“The formal rules of Old English poetry are very demanding,” said Daniel Donoghue, a professor of English at Harvard who edited the Norton Critical Edition of Seamus Heaney’s well-regarded “Beowulf: A Verse Translation.” “Tolkien knew this very well. This was part of his suspicion of translations in general.”

For this edition of “Beowulf,” Christopher Tolkien combined and edited three manuscripts of his father’s translation. Selections from Tolkien’s 1930s classroom lectures on “Beowulf” become the poem’s commentary. Notes by Christopher show the discrepancies between the versions. He recalls in the notes that his father sang “The Lay of Beowulf,” the poem included in the new book, to him when he was young.

That “Beowulf” influenced Tolkien is not news. From King Hrothgar’s mead-hall Heorot to a thief who steals a golden cup from a dragon, elements of “Beowulf” are echoed throughout Tolkien’s work. “Knowledge of his interest in and love for ‘Beowulf’ is essential to understanding ‘The Lord of the Rings,’ ” the Tolkien scholar Verlyn Flieger, a professor emeritus of English at the University of Maryland, wrote in an email. “Battles with monsters (Grendel, the dragon) are the heart of Beowulf, and reoccur in Tolkien’s work.”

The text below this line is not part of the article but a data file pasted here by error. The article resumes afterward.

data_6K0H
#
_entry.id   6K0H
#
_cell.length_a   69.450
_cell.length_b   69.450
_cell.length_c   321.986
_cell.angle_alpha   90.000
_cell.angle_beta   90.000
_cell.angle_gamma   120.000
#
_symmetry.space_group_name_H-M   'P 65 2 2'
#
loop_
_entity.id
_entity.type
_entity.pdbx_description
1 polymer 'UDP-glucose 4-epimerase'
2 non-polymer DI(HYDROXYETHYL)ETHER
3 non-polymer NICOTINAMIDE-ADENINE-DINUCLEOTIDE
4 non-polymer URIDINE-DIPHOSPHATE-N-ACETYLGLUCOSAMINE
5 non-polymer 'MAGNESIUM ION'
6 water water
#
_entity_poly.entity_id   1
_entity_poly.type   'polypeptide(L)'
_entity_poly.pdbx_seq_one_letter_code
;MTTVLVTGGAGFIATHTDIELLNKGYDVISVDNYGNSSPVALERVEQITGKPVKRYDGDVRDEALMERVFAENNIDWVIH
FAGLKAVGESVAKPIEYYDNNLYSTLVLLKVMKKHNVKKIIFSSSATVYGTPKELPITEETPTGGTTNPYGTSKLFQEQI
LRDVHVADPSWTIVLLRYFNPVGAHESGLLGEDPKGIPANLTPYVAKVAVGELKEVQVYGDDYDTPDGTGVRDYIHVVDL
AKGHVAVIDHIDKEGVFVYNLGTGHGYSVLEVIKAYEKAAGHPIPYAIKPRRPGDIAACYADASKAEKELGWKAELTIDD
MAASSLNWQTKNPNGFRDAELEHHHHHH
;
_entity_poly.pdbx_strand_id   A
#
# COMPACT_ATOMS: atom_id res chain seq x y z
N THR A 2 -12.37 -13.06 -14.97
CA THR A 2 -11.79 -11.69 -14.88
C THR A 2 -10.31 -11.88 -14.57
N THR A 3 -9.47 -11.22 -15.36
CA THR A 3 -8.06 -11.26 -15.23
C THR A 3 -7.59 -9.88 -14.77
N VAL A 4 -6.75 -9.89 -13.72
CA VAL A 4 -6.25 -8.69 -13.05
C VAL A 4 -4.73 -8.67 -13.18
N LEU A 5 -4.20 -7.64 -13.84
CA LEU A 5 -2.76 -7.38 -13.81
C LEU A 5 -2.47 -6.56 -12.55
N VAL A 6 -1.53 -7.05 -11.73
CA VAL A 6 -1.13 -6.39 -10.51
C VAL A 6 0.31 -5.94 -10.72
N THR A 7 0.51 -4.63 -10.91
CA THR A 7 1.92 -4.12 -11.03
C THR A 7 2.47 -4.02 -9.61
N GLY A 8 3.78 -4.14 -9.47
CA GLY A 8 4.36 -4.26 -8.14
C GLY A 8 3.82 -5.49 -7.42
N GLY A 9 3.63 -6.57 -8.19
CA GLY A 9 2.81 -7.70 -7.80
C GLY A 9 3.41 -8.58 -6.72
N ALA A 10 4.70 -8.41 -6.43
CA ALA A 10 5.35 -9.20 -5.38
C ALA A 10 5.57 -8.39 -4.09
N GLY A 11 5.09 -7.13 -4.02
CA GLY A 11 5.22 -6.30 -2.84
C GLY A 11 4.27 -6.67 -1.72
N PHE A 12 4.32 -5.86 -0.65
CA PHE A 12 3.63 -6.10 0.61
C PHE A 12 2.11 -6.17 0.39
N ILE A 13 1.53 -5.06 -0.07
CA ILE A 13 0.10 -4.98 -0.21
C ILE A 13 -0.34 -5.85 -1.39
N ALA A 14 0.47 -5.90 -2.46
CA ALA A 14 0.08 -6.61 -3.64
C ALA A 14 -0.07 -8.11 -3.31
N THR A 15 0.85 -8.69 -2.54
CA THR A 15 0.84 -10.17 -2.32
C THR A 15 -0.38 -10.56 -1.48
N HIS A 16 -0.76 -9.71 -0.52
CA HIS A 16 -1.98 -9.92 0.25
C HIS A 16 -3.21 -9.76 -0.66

John Garth, a British critic and the author of “Tolkien and the Great War,” who has read an advance copy of the Tolkien “Beowulf,” wrote in an email, “There is a great deal in this book to keep us busy.” He called the translation’s tone “distinctively Tolkienian” and its style “consciously archaic.”

But, Ms. Flieger said, whether Tolkien’s rendering will prove a significant work of translation “in the world of ‘Beowulf’ scholarship” remains to be seen.

Rather than considering Tolkien’s interpretation a work of art to take its place aside other respected translations — like the 1966 E. Talbot Donaldson version that was replaced by the Heaney in the “Norton Anthology of English Literature” — many scholars will mine it for Tolkien’s comments on “Beowulf” and glimpses into his decision-making as he waded into gray areas of translation.